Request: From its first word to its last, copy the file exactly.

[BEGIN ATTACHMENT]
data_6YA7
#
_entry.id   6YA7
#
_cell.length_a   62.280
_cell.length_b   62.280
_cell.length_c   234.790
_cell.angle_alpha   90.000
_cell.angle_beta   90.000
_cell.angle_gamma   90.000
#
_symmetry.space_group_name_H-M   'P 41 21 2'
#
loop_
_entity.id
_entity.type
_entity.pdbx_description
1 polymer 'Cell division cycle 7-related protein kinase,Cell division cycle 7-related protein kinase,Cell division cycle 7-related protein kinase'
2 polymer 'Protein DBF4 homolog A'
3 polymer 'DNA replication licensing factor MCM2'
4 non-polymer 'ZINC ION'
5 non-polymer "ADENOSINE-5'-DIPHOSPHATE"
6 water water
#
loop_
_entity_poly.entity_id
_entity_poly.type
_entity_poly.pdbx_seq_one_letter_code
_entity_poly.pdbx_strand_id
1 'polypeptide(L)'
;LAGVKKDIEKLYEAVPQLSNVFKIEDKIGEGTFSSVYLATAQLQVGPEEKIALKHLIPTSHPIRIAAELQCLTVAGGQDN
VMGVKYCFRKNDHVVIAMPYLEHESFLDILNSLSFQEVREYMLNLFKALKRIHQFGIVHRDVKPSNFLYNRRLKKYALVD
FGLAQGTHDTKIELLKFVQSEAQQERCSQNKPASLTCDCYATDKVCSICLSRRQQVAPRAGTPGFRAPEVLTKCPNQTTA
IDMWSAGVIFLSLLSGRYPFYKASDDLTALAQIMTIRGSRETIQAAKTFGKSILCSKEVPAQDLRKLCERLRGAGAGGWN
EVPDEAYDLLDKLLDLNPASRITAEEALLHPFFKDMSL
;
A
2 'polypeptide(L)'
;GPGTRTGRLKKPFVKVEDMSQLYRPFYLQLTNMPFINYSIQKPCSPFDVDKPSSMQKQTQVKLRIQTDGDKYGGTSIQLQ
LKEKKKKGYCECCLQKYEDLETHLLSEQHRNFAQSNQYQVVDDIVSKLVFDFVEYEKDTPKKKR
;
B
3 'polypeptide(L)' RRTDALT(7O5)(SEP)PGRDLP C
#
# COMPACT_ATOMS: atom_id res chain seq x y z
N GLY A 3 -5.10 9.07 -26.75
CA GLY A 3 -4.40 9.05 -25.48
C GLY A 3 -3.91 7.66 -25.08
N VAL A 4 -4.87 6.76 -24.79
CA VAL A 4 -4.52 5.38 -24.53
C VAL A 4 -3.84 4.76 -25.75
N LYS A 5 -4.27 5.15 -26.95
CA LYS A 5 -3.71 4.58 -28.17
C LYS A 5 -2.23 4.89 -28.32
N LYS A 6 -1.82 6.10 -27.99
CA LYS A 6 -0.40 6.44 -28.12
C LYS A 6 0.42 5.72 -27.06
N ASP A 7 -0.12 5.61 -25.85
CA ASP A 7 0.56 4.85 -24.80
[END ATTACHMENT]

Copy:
data_6YA7
#
_entry.id   6YA7
#
_cell.length_a   62.280
_cell.length_b   62.280
_cell.length_c   234.790
_cell.angle_alpha   90.000
_cell.angle_beta   90.000
_cell.angle_gamma   90.000
#
_symmetry.space_group_name_H-M   'P 41 21 2'
#
loop_
_entity.id
_entity.type
_entity.pdbx_description
1 polymer 'Cell division cycle 7-related protein kinase,Cell division cycle 7-related protein kinase,Cell division cycle 7-related protein kinase'
2 polymer 'Protein DBF4 homolog A'
3 polymer 'DNA replication licensing factor MCM2'
4 non-polymer 'ZINC ION'
5 non-polymer "ADENOSINE-5'-DIPHOSPHATE"
6 water water
#
loop_
_entity_poly.entity_id
_entity_poly.type
_entity_poly.pdbx_seq_one_letter_code
_entity_poly.pdbx_strand_id
1 'polypeptide(L)'
;LAGVKKDIEKLYEAVPQLSNVFKIEDKIGEGTFSSVYLATAQLQVGPEEKIALKHLIPTSHPIRIAAELQCLTVAGGQDN
VMGVKYCFRKNDHVVIAMPYLEHESFLDILNSLSFQEVREYMLNLFKALKRIHQFGIVHRDVKPSNFLYNRRLKKYALVD
FGLAQGTHDTKIELLKFVQSEAQQERCSQNKPASLTCDCYATDKVCSICLSRRQQVAPRAGTPGFRAPEVLTKCPNQTTA
IDMWSAGVIFLSLLSGRYPFYKASDDLTALAQIMTIRGSRETIQAAKTFGKSILCSKEVPAQDLRKLCERLRGAGAGGWN
EVPDEAYDLLDKLLDLNPASRITAEEALLHPFFKDMSL
;
A
2 'polypeptide(L)'
;GPGTRTGRLKKPFVKVEDMSQLYRPFYLQLTNMPFINYSIQKPCSPFDVDKPSSMQKQTQVKLRIQTDGDKYGGTSIQLQ
LKEKKKKGYCECCLQKYEDLETHLLSEQHRNFAQSNQYQVVDDIVSKLVFDFVEYEKDTPKKKR
;
B
3 'polypeptide(L)' RRTDALT(7O5)(SEP)PGRDLP C
#
# COMPACT_ATOMS: atom_id res chain seq x y z
N GLY A 3 -5.10 9.07 -26.75
CA GLY A 3 -4.40 9.05 -25.48
C GLY A 3 -3.91 7.66 -25.08
N VAL A 4 -4.87 6.76 -24.79
CA VAL A 4 -4.52 5.38 -24.53
C VAL A 4 -3.84 4.76 -25.75
N LYS A 5 -4.27 5.15 -26.95
CA LYS A 5 -3.71 4.58 -28.17
C LYS A 5 -2.23 4.89 -28.32
N LYS A 6 -1.82 6.10 -27.99
CA LYS A 6 -0.40 6.44 -28.12
C LYS A 6 0.42 5.72 -27.06
N ASP A 7 -0.12 5.61 -25.85
CA ASP A 7 0.56 4.85 -24.80